Every day I run across a great deal of useful data for Open XML, so I thought I'd share some of that:

David Overton recaps the KB articles that describe how to get Open XML documents indexed using various Microsoft server platforms:

Jasper Hedegaard Bojsen discusses (refutes) the idea that Open XML ISO ratification will harm interoperability:

The DAISY Consortium and Reed Shaffner discuss the current state of the DAISY Translator for Open XML

Oh? What is this? Jim King from Adobe Systems discusses the importance of preserving legacy content for the standardization process for PDF 1.7. (This sounds vaguely familiar, I think I may have heard the Open XML advocates say this on occasion J…). To quote Jim (with typos, sorry Jim):

"In fact, PDF has been a de facto standard based upon three things: the billions of existing files, the thousand of software offerings that create and process those files, and the Adobe PDF 1.7 Reference. And we decided that the order of preference to resolve any differences was in that order, files, software and then documentation. That is definitely not the standards approach where the document is supreme. So as we examined the Adobe PDF 1.7 Reference and turned it into the ISO 32000 draft we adopted what we called this "three legged stool" approach base upon prioritizing the three contributors to the existing standard. If we could capture the most correct interpretation in each area according to those criteria we could produce an ISO document that was (more) supreme and could be acceptable as the definitive word for what a PDF file contains. Of course, the Adode PDF 1.7 Reference proved to be fine for 99.9% of the definition."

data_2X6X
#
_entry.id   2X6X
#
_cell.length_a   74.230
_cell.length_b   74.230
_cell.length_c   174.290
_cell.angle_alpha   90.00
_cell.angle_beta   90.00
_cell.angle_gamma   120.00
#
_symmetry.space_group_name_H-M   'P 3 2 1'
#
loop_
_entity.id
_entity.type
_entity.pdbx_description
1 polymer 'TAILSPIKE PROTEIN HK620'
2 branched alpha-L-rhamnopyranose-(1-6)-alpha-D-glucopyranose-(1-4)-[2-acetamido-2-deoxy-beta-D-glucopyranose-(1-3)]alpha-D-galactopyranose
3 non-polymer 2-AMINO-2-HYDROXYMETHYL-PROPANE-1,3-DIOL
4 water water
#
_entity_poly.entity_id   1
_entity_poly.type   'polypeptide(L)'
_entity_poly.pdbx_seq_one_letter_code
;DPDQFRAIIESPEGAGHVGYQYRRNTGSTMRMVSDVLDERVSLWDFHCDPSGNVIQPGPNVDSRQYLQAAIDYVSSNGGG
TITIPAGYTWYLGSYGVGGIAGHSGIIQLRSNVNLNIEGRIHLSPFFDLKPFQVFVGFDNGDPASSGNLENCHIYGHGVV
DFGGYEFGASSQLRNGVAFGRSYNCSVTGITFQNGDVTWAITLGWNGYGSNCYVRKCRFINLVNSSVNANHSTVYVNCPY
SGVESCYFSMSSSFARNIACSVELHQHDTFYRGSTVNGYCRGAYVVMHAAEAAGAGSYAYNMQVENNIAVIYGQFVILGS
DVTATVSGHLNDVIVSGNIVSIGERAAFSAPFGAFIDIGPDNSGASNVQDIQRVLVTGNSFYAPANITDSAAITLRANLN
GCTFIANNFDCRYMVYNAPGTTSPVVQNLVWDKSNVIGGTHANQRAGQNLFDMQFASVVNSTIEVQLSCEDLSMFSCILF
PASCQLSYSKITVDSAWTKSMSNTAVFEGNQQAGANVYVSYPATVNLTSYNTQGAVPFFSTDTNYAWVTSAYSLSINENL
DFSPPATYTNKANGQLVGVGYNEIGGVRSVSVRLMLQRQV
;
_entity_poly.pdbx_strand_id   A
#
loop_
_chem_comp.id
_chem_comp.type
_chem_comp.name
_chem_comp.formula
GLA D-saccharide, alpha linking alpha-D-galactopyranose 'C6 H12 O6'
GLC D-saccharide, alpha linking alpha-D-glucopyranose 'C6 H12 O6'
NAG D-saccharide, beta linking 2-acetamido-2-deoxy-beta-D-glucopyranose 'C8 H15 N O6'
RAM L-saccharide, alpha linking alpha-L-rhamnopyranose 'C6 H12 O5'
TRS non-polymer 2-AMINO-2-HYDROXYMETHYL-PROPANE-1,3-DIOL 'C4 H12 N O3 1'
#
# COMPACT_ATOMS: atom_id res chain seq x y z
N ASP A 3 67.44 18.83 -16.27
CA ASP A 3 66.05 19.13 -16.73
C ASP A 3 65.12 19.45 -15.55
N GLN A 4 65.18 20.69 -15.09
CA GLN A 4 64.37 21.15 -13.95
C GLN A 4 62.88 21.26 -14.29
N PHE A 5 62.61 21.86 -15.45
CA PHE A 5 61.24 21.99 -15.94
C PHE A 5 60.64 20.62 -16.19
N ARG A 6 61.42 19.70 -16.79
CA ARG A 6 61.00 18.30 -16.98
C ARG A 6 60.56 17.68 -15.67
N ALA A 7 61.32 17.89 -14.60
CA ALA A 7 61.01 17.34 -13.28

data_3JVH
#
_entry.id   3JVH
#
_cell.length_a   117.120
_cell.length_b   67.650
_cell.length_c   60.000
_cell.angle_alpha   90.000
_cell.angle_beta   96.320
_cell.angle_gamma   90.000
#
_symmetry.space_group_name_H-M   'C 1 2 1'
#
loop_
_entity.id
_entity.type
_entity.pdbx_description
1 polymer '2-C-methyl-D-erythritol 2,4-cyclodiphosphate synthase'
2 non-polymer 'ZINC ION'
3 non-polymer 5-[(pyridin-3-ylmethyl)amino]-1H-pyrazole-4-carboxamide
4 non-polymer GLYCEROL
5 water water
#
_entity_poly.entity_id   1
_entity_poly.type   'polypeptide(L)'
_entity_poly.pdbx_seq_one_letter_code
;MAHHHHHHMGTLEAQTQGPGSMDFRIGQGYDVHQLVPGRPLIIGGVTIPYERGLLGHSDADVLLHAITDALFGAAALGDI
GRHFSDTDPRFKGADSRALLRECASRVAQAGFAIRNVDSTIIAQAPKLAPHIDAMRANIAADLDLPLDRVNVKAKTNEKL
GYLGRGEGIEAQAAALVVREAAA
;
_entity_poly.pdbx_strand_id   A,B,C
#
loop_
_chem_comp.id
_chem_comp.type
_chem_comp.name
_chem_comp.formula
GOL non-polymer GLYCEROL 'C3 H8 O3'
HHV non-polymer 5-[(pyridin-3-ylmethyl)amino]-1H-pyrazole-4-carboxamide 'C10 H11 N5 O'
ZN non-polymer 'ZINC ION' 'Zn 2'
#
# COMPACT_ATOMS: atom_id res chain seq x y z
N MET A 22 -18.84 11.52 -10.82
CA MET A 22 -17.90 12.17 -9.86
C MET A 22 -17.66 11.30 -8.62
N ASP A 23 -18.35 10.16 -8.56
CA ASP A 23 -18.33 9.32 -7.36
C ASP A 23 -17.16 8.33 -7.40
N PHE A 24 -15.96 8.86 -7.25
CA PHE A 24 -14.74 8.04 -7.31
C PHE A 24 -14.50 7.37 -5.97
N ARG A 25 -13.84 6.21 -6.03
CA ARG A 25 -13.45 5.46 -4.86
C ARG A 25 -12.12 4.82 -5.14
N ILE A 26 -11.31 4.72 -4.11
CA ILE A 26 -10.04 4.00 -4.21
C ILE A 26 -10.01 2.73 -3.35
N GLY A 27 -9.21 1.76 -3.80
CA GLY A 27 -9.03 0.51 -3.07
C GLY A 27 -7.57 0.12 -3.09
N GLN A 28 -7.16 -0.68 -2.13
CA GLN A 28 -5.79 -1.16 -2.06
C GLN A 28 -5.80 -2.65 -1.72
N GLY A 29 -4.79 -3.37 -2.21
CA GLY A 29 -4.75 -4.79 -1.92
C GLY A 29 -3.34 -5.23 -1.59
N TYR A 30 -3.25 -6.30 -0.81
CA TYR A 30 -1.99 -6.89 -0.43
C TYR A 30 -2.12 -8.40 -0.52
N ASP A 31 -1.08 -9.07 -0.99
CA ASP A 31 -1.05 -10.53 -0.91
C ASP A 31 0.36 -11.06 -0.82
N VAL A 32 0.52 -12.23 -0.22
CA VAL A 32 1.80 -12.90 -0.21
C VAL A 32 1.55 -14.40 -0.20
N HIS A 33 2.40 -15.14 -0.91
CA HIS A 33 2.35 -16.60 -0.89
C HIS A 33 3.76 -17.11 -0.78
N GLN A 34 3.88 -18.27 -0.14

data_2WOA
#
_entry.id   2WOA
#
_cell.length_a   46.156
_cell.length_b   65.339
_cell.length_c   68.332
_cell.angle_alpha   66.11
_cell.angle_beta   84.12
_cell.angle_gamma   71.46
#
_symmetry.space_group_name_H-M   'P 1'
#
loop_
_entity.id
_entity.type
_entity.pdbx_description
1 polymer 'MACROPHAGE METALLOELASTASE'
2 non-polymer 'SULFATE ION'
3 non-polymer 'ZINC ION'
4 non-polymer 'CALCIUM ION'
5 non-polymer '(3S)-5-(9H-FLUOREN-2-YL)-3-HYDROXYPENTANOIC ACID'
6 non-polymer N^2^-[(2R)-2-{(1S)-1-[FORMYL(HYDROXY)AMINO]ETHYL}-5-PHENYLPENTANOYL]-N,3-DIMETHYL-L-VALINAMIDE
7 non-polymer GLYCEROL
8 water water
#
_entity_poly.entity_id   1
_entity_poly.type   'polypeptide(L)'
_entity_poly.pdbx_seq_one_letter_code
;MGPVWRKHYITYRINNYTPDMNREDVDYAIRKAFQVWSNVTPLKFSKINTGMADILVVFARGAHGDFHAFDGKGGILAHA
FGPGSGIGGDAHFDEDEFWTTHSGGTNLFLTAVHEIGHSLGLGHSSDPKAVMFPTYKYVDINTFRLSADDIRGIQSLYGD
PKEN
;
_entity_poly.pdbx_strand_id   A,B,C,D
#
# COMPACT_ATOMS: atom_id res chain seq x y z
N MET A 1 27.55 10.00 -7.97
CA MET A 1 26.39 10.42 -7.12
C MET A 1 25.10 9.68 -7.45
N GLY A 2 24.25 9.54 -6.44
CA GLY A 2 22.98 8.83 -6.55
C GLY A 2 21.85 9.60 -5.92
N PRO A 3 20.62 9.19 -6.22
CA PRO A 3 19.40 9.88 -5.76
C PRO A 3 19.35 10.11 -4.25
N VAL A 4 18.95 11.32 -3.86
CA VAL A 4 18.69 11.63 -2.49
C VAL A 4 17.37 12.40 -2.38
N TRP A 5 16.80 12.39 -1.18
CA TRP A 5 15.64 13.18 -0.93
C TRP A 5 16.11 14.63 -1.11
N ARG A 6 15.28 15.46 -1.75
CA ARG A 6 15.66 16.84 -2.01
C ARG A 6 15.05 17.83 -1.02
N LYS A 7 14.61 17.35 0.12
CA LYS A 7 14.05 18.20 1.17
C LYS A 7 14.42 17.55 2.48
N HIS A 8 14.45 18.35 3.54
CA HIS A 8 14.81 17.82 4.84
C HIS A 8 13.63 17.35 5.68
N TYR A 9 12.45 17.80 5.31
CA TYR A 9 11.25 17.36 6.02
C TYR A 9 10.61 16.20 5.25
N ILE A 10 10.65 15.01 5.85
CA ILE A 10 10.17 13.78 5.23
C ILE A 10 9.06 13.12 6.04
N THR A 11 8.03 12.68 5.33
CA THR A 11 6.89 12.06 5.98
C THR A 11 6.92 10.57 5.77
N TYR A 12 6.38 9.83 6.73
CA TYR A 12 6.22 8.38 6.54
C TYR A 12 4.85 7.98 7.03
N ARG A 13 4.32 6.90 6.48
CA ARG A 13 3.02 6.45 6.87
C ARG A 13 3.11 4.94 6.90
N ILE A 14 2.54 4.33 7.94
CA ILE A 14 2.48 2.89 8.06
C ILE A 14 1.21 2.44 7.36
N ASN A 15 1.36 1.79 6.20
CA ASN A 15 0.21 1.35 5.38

I'm surprised that there aren't bloggers lining up all over the place to disagree with this approach, given its similarity to many discussions about Open XML. PDF 1.7, after all is a new spec for Acrobat 8, and was not used / did not exist in the world before 2007. And while PDF 1.7 is a likely a proper super-set of prior PDF versions, it is a brand new format offered for standardization (and ratified by ISO in about a year, through the fast-track process). We are in alignment with Jim on this one… we believe very strongly that preserving legacy content is critical in the document format standardization process.

Baker and McKenzie have published a new white paper discussing Open XML intellectual property issues:

Brian Jones offered some new information about OASIS considering joining DIN to help on ODF and Open XML Interoperability: